You’re familiar with the variables that affect your local housing market, such as economic development, zoning laws, taxes and interest rates. But few real estate professionals will contend with a market boom following a hit TV show.
In our TV-obsessed culture, shows like “Yellowstone,” in which land disputes are a central conflict, have moved the economic needle in the real locations they portray. Increased tourism and local job growth bring new people to these areas, creating high demand for housing. Agents in markets that benefit from the hype around a TV show must grapple with both the positive and negative interest it generates—and buckle up for the ride.
Waco’s Makeover in ‘Fixer Upper’
Chip and Joanna Gaines put the town of Waco, Texas, in the spotlight with their HGTV show “Fixer Upper,” which aired from 2013 to 2018. Before the show, Waco, a small university town that was struggling economically, was best known for the 1993 massacre involving cult leader David Koresh. But the Gaines’ Magnolia brand has made many investments in the local market, including a shopping complex and a new hotel opening this year to be featured on the upcoming HGTV show “Fixer Upper: The Hotel.” Along with the growing prominence of the Magnolia brand, Waco has experienced a tourism boom, an influx of jobs and “an international city PR campaign no town could ever pay for,” Mayor Dillon Meek told local reporters.
Still, not all is coming up roses (or magnolias) for longtime residents, who saw average home prices locally increase nearly 52% from 2015 to 2019 and a tax appraisal increase of roughly 30% in 2022, according to reports. Out-of-state relocation buyers, who tend to have larger housing budgets, have descended on Waco and propped up the local market.
Montana’s ‘Yellowstone’ Effect
Few TV shows are filmed in a location with as much natural beauty as Bozeman, Mont., where Paramount’s “Yellowstone” is produced. The show debuted in 2018 to much fanfare. The COVID-19 pandemic and the era of remote work followed shortly thereafter, leading to an influx of wealthy new residents seeking homes, ranches and open land. Today, prices in Montana across the board are at an all-time high as economic expansion, jobs and tourism skyrocket.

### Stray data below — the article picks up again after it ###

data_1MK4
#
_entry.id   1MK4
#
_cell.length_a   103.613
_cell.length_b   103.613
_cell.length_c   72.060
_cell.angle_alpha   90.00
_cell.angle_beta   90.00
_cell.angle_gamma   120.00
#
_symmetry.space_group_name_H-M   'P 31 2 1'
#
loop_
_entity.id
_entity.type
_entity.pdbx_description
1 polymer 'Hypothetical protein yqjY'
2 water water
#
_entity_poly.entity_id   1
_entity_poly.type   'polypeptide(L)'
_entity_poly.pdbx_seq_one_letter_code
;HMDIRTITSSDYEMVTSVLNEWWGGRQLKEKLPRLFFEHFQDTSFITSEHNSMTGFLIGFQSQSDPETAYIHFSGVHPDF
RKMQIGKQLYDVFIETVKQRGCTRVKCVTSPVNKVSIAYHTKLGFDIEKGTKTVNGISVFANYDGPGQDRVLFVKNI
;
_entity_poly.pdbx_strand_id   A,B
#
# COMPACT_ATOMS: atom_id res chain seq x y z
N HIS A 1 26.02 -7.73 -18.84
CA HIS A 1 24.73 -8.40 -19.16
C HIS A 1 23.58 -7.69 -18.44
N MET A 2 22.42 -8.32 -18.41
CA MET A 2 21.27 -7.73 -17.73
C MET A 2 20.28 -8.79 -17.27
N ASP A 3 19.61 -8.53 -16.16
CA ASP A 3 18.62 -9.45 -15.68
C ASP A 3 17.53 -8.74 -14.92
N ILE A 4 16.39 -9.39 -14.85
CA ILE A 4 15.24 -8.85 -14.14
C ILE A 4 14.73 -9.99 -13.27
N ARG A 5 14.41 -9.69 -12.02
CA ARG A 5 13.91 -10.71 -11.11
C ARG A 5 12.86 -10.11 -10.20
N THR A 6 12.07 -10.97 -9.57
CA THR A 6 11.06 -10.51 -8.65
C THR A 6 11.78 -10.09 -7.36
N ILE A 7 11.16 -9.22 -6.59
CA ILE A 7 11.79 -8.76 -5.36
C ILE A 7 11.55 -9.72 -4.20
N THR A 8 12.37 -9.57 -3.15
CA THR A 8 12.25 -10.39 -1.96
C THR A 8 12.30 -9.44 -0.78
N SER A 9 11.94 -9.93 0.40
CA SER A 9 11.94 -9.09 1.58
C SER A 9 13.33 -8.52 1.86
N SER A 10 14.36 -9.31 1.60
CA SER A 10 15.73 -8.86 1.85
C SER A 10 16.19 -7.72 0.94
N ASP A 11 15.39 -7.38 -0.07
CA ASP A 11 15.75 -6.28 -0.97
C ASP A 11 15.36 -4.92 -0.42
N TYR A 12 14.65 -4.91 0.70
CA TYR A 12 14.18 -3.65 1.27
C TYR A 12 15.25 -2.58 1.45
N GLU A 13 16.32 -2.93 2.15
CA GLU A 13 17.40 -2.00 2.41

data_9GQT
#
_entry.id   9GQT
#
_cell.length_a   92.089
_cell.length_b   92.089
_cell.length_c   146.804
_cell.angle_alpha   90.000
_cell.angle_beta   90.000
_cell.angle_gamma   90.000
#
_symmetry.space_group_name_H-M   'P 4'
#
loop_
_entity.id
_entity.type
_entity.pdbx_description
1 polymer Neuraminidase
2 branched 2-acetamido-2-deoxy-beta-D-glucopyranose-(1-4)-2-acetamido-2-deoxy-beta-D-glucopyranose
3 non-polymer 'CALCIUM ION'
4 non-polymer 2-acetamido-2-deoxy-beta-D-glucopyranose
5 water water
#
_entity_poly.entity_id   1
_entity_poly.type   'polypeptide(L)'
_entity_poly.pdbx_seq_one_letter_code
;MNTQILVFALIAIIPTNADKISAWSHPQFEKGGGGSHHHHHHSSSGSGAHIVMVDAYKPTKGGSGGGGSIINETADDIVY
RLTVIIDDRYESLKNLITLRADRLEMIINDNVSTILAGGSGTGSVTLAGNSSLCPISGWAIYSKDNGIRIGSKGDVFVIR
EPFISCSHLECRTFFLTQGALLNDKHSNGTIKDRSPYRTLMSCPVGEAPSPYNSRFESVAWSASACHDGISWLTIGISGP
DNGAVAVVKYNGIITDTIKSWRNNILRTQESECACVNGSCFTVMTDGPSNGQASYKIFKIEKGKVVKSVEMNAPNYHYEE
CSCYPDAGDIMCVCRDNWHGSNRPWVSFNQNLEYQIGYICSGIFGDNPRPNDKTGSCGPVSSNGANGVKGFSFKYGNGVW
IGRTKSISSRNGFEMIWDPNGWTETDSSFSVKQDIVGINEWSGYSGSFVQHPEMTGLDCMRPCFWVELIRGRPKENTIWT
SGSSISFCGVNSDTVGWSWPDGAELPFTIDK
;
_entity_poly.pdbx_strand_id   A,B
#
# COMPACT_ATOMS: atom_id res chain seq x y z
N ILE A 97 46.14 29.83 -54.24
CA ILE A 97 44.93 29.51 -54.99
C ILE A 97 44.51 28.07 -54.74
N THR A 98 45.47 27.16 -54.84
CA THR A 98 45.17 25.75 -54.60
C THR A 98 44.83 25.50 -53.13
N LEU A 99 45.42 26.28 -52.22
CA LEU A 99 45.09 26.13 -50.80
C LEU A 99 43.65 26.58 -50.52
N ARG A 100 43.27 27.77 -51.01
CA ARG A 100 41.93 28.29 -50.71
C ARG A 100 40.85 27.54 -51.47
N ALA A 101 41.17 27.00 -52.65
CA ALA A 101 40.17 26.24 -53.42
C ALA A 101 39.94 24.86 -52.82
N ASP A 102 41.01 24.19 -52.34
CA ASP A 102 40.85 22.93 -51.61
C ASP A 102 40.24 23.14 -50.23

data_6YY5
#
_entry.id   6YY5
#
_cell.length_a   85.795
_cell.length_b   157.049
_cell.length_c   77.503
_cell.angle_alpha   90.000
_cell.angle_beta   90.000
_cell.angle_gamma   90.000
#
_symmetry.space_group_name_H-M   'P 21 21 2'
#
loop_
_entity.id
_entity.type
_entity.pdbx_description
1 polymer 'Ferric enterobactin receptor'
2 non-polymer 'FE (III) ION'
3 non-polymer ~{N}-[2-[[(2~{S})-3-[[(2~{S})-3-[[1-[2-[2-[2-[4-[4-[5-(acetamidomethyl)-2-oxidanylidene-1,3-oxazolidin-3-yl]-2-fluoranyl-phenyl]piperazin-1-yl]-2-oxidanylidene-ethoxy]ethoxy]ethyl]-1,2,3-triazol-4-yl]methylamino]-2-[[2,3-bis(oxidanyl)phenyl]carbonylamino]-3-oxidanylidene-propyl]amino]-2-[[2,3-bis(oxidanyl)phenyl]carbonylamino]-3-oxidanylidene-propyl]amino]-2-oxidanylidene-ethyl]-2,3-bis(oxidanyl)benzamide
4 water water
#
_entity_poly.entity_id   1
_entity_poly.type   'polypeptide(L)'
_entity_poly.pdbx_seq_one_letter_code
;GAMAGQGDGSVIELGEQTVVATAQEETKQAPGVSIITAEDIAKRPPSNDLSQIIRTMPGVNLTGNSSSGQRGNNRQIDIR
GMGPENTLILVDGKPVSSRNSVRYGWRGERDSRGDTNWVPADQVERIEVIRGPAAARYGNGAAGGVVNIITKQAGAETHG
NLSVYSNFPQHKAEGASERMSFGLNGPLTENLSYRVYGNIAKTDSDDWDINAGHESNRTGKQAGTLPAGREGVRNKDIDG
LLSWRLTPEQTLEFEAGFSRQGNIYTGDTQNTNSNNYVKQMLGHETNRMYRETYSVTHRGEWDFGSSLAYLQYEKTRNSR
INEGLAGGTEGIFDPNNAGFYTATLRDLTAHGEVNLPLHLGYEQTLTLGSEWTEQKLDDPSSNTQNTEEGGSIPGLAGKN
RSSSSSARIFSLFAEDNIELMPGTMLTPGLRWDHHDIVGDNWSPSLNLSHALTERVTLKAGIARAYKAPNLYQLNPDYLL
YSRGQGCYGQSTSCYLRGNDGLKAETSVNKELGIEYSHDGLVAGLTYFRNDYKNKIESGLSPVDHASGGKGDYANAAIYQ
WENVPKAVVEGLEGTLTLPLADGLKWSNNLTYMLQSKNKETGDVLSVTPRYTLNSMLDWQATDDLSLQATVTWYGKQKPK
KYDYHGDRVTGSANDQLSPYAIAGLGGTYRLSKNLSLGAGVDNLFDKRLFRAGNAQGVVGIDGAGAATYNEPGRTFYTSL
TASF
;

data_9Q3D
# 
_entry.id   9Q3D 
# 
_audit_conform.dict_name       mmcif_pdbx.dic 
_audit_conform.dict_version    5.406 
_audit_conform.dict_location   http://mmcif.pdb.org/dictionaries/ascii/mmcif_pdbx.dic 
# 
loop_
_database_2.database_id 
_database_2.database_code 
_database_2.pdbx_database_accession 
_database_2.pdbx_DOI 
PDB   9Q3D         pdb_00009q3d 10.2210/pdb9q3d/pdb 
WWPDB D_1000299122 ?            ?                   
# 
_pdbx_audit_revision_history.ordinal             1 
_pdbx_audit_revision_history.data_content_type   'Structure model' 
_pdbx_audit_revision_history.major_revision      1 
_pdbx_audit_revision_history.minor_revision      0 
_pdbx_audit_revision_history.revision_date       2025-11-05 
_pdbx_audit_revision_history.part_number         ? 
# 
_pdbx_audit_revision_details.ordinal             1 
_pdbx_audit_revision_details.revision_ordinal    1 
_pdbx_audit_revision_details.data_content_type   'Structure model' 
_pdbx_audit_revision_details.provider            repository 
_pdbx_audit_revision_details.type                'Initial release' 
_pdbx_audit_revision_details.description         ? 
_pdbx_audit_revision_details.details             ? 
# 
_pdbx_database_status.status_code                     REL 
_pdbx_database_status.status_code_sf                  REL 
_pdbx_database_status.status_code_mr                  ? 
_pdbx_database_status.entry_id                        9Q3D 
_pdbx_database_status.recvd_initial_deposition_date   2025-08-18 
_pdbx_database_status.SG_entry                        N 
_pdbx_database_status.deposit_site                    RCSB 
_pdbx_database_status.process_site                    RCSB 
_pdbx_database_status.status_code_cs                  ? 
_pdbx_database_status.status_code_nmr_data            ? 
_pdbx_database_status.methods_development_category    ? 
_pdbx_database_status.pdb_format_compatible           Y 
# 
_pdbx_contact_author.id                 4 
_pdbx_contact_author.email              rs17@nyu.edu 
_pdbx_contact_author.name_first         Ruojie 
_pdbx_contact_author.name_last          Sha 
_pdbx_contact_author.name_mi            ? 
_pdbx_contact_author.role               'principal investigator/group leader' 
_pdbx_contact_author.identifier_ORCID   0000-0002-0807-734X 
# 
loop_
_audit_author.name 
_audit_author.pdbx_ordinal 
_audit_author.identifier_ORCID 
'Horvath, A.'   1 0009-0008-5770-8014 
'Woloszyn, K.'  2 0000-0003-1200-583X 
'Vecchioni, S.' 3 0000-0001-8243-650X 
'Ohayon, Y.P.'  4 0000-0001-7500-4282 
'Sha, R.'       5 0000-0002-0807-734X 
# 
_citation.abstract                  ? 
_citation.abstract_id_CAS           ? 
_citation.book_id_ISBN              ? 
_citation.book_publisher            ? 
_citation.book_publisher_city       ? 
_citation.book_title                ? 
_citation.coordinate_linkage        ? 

One study by a local real estate brokerage showed that “Yellowstone” brought 2.1 million tourists and $730 million in associated spending to Montana in 2021. Seventy-one percent of those tourists had seen “Yellowstone,” according to the study. Production on season four of the show alone created more than 500 jobs and brought $72 million to the local economy, the study notes. More broadly, the economy in all of Montana grew by almost 7% in 2021—the fastest pace in more than 40 years—making it the seventh-fastest growing state economy in the nation.
In 2020 and 2021, Montana was one of the few states in the U.S. to grow in population. But the median home price locally has increased to $500,000—double what it was in 2020. Montana land values also increased 10% from 2021 to 2022. In Bozeman, home of the Dutton family in “Yellowstone,” the median condo price soared more than 60% year over year from 2021 to 2022, and the median price for a single-family home has increased to nearly $750,000 since the pandemic began in 2020, according to CNBC.
While “Yellowstone” is rumored to be filming its final season, time will tell if national attention stays on Montana or pivots to West Texas, where Paramount’s upcoming show “6666” reportedly will take place.
If you are an agent lucky enough to be in an area with rising home sales stemming from a hit TV show, keep in mind that you’ll be dealing with both new and longtime residents who are adjusting to change in the local market and need guidance. Keep an eye on streaming networks for their next offerings, as your neck of the woods could be a setting viewers fall in love with.